It has been a year since Piko Taro shot to fame after his catchy song "Pen-Pineapple-Apple-Pen" went viral.
In an interview with Kyodo News in Tokyo earlier this month, the Japanese singer-songwriter said "99 percent of my success was the result of luck," but luck shines only on those who "have a dream and make efforts for it."
It is no secret that the song, abbreviated to "PPAP," became widely known around the globe after one very lucky incident -- Canadian pop superstar Justin Bieber sharing a video clip of it on the internet as his "favorite video."
However, Piko Taro, wearing his signature sunglasses and leopard-print scarf, stressed the importance of having a dream and making efforts toward it, with a quirky sense of humor.
"If you don't have a dream, a dream won't come true. It doesn't have to be a (lofty) dream. It can be about living in a 2LDK (an apartment with two bedrooms, a living-dining room and a kitchen) or having a girlfriend who is four years younger than you."
The YouTube star admitted that sometimes a dream cannot be achieved no matter how much effort one makes, but said that "if you make an effort, you will become 'a person who has made an effort.' That is a positive outcome."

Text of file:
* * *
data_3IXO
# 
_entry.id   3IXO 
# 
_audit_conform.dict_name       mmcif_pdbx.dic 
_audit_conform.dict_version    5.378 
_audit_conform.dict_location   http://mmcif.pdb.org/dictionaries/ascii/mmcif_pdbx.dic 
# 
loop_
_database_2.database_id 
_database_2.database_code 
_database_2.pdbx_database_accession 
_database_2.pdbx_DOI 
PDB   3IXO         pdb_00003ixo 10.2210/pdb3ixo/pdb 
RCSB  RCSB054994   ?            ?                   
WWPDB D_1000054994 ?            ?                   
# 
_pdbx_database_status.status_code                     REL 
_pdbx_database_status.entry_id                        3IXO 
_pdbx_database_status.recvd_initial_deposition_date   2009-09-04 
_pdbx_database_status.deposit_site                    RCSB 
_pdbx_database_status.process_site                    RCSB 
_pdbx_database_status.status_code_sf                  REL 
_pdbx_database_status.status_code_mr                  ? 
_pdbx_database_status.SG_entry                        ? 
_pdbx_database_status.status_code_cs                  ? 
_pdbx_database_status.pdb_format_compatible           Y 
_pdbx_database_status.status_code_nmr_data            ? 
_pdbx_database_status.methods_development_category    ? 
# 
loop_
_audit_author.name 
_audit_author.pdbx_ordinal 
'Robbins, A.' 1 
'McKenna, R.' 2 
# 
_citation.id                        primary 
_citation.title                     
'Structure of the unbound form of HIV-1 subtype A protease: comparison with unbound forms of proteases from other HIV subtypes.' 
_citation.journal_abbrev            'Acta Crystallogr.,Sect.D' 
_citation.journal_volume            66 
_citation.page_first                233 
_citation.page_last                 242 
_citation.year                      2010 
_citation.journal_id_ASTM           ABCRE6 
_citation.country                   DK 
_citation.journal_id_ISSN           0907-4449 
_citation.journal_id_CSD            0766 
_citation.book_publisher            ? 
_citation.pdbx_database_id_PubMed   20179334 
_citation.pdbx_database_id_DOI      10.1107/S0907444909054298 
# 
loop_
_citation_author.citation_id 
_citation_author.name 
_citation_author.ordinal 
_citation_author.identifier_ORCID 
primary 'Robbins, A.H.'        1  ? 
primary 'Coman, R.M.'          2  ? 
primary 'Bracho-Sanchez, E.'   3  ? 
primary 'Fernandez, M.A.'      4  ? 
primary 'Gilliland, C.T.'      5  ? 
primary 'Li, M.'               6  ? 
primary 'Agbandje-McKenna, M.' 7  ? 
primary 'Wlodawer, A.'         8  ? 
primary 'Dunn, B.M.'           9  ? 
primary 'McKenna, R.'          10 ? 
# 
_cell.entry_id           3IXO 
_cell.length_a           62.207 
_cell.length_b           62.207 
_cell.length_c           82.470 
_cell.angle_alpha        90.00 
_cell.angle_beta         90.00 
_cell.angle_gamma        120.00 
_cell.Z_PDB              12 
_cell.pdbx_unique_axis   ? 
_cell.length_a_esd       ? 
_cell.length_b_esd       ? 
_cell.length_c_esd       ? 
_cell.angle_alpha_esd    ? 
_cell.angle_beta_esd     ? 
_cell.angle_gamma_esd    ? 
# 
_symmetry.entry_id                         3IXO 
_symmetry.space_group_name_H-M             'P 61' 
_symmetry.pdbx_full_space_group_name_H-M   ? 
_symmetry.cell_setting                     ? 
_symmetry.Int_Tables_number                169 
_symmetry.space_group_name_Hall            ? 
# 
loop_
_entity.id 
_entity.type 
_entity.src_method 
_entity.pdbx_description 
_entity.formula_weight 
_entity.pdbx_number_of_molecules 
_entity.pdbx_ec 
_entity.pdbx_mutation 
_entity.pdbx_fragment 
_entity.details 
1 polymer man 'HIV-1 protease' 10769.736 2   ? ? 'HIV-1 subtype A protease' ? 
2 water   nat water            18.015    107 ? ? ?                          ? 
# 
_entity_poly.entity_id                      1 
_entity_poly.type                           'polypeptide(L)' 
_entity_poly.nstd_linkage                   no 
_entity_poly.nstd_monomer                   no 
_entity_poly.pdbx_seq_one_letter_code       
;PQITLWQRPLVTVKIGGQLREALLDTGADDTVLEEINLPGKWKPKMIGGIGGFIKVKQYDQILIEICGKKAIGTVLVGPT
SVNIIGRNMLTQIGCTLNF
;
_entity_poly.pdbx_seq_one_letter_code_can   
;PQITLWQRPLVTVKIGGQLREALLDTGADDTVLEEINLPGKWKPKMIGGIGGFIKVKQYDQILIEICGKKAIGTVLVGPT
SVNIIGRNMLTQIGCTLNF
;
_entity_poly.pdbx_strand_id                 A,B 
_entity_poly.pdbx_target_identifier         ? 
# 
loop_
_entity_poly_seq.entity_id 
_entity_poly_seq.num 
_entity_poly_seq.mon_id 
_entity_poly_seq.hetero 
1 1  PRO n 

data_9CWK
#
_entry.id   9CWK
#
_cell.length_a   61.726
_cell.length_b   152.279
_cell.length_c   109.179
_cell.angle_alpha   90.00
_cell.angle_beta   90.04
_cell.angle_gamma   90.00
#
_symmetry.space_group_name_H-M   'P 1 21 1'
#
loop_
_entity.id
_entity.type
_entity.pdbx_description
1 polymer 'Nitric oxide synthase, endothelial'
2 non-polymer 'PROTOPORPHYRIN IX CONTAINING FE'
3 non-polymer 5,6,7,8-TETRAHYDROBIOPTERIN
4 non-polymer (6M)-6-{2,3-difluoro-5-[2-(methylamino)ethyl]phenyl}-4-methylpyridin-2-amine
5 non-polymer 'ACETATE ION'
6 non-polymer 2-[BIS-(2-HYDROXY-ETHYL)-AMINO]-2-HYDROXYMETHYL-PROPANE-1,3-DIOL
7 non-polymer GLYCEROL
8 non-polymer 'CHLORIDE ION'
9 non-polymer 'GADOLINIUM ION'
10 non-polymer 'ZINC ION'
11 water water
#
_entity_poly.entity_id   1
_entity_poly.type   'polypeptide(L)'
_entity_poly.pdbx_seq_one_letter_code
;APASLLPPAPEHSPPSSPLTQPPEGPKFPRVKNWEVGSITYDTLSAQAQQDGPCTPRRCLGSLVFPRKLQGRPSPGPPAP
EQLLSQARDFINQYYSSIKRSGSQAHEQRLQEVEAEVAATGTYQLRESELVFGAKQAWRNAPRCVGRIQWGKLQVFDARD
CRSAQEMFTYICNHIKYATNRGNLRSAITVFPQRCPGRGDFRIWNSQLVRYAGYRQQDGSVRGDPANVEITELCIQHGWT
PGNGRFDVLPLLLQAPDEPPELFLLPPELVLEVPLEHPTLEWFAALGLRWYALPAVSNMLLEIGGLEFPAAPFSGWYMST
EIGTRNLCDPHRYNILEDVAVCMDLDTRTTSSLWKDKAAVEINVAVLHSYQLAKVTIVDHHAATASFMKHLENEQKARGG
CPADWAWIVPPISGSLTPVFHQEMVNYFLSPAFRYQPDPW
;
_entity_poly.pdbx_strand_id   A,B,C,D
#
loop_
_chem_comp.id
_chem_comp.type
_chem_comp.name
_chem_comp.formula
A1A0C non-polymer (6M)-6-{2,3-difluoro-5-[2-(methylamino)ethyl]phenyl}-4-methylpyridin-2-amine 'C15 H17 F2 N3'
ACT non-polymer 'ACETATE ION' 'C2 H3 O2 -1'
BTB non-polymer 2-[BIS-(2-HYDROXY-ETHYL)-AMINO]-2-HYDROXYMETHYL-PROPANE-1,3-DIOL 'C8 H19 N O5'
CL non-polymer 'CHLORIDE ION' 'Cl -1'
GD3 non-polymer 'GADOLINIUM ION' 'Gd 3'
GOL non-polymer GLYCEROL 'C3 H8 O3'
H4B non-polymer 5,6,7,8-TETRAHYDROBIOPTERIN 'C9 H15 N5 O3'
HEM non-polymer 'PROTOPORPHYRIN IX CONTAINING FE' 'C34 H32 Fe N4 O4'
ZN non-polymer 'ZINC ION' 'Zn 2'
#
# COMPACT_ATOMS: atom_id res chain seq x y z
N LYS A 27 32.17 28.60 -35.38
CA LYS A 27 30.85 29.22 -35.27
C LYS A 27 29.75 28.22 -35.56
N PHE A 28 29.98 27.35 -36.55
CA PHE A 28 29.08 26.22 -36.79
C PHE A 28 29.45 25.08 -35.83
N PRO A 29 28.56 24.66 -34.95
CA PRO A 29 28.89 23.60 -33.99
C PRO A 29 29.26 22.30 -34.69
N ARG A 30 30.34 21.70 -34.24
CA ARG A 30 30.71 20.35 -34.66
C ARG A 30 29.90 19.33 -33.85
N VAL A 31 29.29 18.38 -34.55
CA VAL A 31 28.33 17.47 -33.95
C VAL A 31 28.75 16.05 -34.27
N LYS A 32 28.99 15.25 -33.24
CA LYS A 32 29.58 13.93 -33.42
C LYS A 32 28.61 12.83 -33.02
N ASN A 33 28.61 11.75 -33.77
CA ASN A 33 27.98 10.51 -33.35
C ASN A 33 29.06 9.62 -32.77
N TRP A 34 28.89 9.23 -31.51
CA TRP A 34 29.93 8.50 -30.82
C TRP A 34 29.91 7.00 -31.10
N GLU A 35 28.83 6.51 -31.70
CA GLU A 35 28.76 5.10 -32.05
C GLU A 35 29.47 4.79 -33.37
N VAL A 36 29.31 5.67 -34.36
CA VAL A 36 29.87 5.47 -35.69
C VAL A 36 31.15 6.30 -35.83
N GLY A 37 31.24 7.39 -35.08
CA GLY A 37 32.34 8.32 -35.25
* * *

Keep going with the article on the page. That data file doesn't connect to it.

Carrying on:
After the 45-second tune was recognized by Guinness World Records as the shortest song to enter the Billboard Hot 100 chart, Piko Taro appeared on "Kohaku," a well-known Japanese music program, and performed at the popular Summer Sonic music festival in Tokyo and Osaka.
His fame also took him overseas, including a visit to Cardiff, Wales, to advertise European soccer's Champions League final, and a stint at the United Nations headquarters to promote the organization's Sustainable Development Goals toward eradicating poverty and inequality.
While some critics have said Piko Taro is simply a one-hit wonder, the star himself is not concerned.
"I don't feel it's a passing thing," he said, adding he is especially popular among children, and he feels very grateful for it.
After realizing his "Kohaku" and "Summer Sonic" dreams, Piko Taro now dreams of winning a Grammy Award and singing at the 2020 Tokyo Olympics.
"I have achieved the dreams I had been talking about as jokes, so I will keep talking about my dreams. It's OK even if I cannot make them happen, because they are dreams."
He also hopes to visit every continent.
"Even if I would be playing just one song, PPAP, even if I could make people happy and laugh for just one minute, I think it would be meaningful."